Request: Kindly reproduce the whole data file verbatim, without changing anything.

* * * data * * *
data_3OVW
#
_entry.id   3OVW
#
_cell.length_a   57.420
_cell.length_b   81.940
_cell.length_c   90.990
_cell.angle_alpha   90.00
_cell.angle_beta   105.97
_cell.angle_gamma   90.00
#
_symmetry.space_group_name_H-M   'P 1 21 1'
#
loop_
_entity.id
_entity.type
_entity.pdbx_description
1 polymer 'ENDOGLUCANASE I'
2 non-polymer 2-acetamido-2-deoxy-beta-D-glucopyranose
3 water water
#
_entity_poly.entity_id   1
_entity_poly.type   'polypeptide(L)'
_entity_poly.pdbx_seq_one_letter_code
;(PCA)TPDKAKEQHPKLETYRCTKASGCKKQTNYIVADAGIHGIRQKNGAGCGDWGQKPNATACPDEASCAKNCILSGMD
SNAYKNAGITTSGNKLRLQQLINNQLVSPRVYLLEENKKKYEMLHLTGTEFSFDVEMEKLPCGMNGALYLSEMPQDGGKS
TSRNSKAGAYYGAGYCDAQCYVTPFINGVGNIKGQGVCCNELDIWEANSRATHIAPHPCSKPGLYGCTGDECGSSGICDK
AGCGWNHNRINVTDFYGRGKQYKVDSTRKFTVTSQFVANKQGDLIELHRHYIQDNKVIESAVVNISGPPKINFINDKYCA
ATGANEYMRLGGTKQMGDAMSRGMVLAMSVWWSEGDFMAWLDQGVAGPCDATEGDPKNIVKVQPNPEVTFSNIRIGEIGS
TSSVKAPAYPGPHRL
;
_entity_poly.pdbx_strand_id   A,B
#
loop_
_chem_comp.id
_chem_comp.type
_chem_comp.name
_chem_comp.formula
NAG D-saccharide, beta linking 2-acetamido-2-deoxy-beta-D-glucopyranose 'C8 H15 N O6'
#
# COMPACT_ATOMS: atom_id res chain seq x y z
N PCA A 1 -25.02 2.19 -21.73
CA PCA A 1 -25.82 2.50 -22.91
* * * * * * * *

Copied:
data_3OVW
#
_entry.id   3OVW
#
_cell.length_a   57.420
_cell.length_b   81.940
_cell.length_c   90.990
_cell.angle_alpha   90.00
_cell.angle_beta   105.97
_cell.angle_gamma   90.00
#
_symmetry.space_group_name_H-M   'P 1 21 1'
#
loop_
_entity.id
_entity.type
_entity.pdbx_description
1 polymer 'ENDOGLUCANASE I'
2 non-polymer 2-acetamido-2-deoxy-beta-D-glucopyranose
3 water water
#
_entity_poly.entity_id   1
_entity_poly.type   'polypeptide(L)'
_entity_poly.pdbx_seq_one_letter_code
;(PCA)TPDKAKEQHPKLETYRCTKASGCKKQTNYIVADAGIHGIRQKNGAGCGDWGQKPNATACPDEASCAKNCILSGMD
SNAYKNAGITTSGNKLRLQQLINNQLVSPRVYLLEENKKKYEMLHLTGTEFSFDVEMEKLPCGMNGALYLSEMPQDGGKS
TSRNSKAGAYYGAGYCDAQCYVTPFINGVGNIKGQGVCCNELDIWEANSRATHIAPHPCSKPGLYGCTGDECGSSGICDK
AGCGWNHNRINVTDFYGRGKQYKVDSTRKFTVTSQFVANKQGDLIELHRHYIQDNKVIESAVVNISGPPKINFINDKYCA
ATGANEYMRLGGTKQMGDAMSRGMVLAMSVWWSEGDFMAWLDQGVAGPCDATEGDPKNIVKVQPNPEVTFSNIRIGEIGS
TSSVKAPAYPGPHRL
;
_entity_poly.pdbx_strand_id   A,B
#
loop_
_chem_comp.id
_chem_comp.type
_chem_comp.name
_chem_comp.formula
NAG D-saccharide, beta linking 2-acetamido-2-deoxy-beta-D-glucopyranose 'C8 H15 N O6'
#
# COMPACT_ATOMS: atom_id res chain seq x y z
N PCA A 1 -25.02 2.19 -21.73
CA PCA A 1 -25.82 2.50 -22.91